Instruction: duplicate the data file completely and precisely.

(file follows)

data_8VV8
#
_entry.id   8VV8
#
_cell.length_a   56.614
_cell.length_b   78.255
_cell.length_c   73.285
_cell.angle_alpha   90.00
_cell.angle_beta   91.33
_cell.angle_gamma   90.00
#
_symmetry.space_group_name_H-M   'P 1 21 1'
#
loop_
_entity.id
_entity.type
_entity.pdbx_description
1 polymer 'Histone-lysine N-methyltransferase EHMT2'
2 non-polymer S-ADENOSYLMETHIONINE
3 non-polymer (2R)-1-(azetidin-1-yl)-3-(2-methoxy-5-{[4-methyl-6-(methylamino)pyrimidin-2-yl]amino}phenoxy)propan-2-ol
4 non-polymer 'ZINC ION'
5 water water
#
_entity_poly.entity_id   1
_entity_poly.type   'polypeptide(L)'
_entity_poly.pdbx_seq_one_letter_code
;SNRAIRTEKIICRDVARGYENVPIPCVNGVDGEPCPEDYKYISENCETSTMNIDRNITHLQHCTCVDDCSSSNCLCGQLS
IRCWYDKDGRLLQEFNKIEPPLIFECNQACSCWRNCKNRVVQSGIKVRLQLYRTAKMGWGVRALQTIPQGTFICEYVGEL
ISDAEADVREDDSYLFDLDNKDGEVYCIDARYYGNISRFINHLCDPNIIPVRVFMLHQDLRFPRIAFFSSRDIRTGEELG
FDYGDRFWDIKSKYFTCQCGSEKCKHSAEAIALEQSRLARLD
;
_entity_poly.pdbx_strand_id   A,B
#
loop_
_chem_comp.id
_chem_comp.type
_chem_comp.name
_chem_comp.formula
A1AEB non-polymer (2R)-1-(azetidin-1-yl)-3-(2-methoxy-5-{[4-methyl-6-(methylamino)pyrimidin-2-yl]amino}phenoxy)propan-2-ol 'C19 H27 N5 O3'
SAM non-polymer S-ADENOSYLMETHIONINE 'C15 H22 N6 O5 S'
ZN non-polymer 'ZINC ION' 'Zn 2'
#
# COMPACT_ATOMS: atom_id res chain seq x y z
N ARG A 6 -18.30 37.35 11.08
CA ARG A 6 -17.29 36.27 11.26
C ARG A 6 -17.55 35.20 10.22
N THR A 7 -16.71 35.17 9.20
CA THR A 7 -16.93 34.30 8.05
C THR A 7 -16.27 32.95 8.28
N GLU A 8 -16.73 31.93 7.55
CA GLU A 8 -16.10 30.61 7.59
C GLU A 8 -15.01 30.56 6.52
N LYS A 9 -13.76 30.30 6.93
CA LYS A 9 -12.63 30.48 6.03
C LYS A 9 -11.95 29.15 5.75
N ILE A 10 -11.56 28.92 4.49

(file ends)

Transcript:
data_8VV8
#
_entry.id   8VV8
#
_cell.length_a   56.614
_cell.length_b   78.255
_cell.length_c   73.285
_cell.angle_alpha   90.00
_cell.angle_beta   91.33
_cell.angle_gamma   90.00
#
_symmetry.space_group_name_H-M   'P 1 21 1'
#
loop_
_entity.id
_entity.type
_entity.pdbx_description
1 polymer 'Histone-lysine N-methyltransferase EHMT2'
2 non-polymer S-ADENOSYLMETHIONINE
3 non-polymer (2R)-1-(azetidin-1-yl)-3-(2-methoxy-5-{[4-methyl-6-(methylamino)pyrimidin-2-yl]amino}phenoxy)propan-2-ol
4 non-polymer 'ZINC ION'
5 water water
#
_entity_poly.entity_id   1
_entity_poly.type   'polypeptide(L)'
_entity_poly.pdbx_seq_one_letter_code
;SNRAIRTEKIICRDVARGYENVPIPCVNGVDGEPCPEDYKYISENCETSTMNIDRNITHLQHCTCVDDCSSSNCLCGQLS
IRCWYDKDGRLLQEFNKIEPPLIFECNQACSCWRNCKNRVVQSGIKVRLQLYRTAKMGWGVRALQTIPQGTFICEYVGEL
ISDAEADVREDDSYLFDLDNKDGEVYCIDARYYGNISRFINHLCDPNIIPVRVFMLHQDLRFPRIAFFSSRDIRTGEELG
FDYGDRFWDIKSKYFTCQCGSEKCKHSAEAIALEQSRLARLD
;
_entity_poly.pdbx_strand_id   A,B
#
loop_
_chem_comp.id
_chem_comp.type
_chem_comp.name
_chem_comp.formula
A1AEB non-polymer (2R)-1-(azetidin-1-yl)-3-(2-methoxy-5-{[4-methyl-6-(methylamino)pyrimidin-2-yl]amino}phenoxy)propan-2-ol 'C19 H27 N5 O3'
SAM non-polymer S-ADENOSYLMETHIONINE 'C15 H22 N6 O5 S'
ZN non-polymer 'ZINC ION' 'Zn 2'
#
# COMPACT_ATOMS: atom_id res chain seq x y z
N ARG A 6 -18.30 37.35 11.08
CA ARG A 6 -17.29 36.27 11.26
C ARG A 6 -17.55 35.20 10.22
N THR A 7 -16.71 35.17 9.20
CA THR A 7 -16.93 34.30 8.05
C THR A 7 -16.27 32.95 8.28
N GLU A 8 -16.73 31.93 7.55
CA GLU A 8 -16.10 30.61 7.59
C GLU A 8 -15.01 30.56 6.52
N LYS A 9 -13.76 30.30 6.93
CA LYS A 9 -12.63 30.48 6.03
C LYS A 9 -11.95 29.15 5.75
N ILE A 10 -11.56 28.92 4.49